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Friday, October 9, 2015

Mike Olson, Six Projects

Mike Olson has gone full circle from intuitive to formalist and back to intuitive again. The latter approach holds sway in a collection of Six Projects (Innova 917), the latest offering from the Minneapolis-based composer. A creator in the new music realm since the mid-'70s, his music gains new life through a compositional method he calls fragment-based. What that means is that each project begins with several to many thousands of inter-related recorded fragments and a conceptual idea of what he wants to fashion from them. He then gathers the fragments together in creatively specific ways to sequence each project and make of them an evocative, coherent whole.

The results are six soundscapes that have an other-worldly quality at times, rooted in influences as diverse as Zappa, early Kraftwerk, Ligeti and Eno. That makes perfect sense to me after hearing this volume a good number of times. The end result is Mike Olson and nobody else, but the terrain will seem like home for anyone who follows such things, that is to say the avant-classic fringes of rock and atmospheric high modernism.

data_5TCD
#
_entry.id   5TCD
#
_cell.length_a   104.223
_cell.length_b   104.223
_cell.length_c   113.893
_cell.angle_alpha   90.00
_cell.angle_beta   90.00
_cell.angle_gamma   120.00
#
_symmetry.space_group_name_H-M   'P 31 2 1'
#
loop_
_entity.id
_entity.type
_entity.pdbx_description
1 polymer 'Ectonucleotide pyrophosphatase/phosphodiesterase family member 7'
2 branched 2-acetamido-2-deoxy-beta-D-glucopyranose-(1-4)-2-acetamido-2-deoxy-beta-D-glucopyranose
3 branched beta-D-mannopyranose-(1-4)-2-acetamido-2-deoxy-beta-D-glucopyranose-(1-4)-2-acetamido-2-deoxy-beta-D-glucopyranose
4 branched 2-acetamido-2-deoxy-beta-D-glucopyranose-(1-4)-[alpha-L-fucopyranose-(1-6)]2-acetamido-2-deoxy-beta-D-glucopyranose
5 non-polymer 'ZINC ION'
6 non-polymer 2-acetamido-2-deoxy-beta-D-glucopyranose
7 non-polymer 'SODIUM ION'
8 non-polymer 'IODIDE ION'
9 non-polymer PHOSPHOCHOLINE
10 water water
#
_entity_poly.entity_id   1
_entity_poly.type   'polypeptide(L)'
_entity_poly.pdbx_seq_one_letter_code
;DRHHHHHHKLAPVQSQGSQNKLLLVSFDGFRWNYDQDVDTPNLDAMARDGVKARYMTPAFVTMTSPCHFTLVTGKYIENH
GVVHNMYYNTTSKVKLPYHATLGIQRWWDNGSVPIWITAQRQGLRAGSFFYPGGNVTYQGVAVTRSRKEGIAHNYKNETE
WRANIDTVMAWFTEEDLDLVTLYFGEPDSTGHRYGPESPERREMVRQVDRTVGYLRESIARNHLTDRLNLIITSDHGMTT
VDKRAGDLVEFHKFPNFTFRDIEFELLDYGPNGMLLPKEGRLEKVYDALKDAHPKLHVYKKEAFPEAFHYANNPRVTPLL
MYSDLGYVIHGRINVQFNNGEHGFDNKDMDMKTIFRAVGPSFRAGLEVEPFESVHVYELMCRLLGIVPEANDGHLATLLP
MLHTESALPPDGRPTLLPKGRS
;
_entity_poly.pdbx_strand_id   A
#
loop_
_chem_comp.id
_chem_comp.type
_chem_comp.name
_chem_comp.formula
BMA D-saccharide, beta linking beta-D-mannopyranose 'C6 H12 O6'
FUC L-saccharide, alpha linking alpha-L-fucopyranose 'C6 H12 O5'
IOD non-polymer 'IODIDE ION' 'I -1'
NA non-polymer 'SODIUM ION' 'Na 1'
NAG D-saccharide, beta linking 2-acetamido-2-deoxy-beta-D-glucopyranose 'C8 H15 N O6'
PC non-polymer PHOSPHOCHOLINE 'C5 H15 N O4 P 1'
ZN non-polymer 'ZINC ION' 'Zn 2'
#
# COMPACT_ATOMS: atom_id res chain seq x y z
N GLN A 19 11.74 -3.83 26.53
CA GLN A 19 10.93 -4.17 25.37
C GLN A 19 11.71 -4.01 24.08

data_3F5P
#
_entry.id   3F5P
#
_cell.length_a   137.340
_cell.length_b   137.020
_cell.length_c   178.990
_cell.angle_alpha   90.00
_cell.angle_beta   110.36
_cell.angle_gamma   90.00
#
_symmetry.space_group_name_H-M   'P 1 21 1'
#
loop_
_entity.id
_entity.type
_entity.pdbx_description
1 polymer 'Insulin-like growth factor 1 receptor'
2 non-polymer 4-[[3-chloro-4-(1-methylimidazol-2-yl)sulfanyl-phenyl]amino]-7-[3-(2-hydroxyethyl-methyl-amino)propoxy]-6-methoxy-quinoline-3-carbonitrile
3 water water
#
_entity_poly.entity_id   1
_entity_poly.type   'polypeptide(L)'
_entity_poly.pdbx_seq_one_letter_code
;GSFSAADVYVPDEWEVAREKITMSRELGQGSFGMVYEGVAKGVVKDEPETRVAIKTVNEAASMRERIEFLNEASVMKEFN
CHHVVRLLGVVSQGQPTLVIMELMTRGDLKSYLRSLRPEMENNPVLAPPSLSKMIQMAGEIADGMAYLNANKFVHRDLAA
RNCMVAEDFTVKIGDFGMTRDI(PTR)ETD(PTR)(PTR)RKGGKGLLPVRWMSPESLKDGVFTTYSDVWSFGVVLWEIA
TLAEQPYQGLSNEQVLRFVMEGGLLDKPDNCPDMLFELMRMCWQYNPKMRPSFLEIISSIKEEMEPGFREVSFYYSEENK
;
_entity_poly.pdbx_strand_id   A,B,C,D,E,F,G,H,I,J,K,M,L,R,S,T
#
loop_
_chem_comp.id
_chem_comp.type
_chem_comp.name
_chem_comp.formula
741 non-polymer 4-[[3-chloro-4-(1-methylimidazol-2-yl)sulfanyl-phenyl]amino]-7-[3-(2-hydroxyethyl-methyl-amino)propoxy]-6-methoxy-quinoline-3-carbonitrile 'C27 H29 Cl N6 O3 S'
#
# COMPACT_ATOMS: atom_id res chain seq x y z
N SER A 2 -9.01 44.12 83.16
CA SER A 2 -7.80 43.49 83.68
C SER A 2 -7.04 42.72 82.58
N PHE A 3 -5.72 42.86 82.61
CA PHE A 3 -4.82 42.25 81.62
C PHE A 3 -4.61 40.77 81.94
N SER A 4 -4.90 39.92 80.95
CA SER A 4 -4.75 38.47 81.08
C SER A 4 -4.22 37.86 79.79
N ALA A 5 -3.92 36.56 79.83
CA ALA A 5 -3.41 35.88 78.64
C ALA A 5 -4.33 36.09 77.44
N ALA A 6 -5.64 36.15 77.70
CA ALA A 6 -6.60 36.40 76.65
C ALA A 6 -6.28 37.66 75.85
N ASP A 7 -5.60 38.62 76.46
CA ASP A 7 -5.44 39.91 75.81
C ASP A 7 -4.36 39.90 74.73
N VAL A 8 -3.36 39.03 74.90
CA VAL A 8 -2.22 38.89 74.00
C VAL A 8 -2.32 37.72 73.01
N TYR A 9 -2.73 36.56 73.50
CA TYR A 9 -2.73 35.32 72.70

And of course what matters in the end is not his working procedures of structuring fragments into an appealing and logically sequenced whole, but the sort of seaworthy quality of the crafts he has built out of it all, so to speak. The music sails along in each case without effort, though of course much has gone into its construction.

Every project has a kind of aura of its own, from the aetherial sustained choral heaven of "Noopiming" to the virtual sound color and rhythmic vitality of "Implied Movement."

This is electronic, electroacoustic profundity that wears extremely well and has abundant musical substance. It puts the listener in zone after zone with a flourish. It makes for an excellent listen.

Mike Olson has arrived. If it is full-circle, it is nonetheless coming to a place that has spiraled upwards with musical structures that are as livable as they are beautiful.

Kudos to Mike Olson for this!

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